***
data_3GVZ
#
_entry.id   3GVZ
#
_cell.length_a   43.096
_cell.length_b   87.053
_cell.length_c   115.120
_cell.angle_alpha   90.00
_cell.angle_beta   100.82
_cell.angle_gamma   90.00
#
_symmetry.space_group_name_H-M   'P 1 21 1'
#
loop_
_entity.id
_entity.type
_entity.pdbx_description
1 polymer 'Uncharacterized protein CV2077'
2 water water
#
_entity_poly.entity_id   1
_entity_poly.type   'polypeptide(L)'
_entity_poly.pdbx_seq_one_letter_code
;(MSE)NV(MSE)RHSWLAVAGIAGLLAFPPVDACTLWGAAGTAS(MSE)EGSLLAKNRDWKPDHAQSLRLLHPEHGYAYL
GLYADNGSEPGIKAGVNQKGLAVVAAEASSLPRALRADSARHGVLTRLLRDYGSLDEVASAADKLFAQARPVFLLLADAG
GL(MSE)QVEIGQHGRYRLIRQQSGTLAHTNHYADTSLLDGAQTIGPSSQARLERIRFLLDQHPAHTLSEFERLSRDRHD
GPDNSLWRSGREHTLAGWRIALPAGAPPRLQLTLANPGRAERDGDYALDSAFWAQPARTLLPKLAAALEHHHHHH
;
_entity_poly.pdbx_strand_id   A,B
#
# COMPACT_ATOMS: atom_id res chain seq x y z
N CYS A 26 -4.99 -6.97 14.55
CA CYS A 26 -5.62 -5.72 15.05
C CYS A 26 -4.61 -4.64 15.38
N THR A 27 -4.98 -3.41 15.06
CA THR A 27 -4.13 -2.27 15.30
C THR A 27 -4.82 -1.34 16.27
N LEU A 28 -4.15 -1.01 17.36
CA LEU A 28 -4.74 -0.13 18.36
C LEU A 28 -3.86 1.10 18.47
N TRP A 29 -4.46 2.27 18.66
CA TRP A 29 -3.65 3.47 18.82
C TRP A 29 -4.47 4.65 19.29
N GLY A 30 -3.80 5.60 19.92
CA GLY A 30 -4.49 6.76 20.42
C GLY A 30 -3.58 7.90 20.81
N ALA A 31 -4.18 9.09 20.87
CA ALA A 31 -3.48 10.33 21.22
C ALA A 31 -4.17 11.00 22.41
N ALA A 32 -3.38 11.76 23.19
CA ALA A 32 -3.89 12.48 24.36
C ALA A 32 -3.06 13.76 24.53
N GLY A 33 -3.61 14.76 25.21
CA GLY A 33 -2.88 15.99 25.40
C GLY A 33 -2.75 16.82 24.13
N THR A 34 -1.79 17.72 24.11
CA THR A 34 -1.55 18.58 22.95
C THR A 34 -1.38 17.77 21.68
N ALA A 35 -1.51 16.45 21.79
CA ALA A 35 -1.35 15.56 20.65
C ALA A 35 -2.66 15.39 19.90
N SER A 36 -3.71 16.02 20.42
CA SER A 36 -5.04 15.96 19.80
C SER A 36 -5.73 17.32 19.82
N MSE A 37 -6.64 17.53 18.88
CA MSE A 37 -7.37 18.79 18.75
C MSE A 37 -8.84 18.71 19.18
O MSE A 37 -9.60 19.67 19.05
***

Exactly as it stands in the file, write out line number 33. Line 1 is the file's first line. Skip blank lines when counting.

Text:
CA CYS A 26 -5.62 -5.72 15.05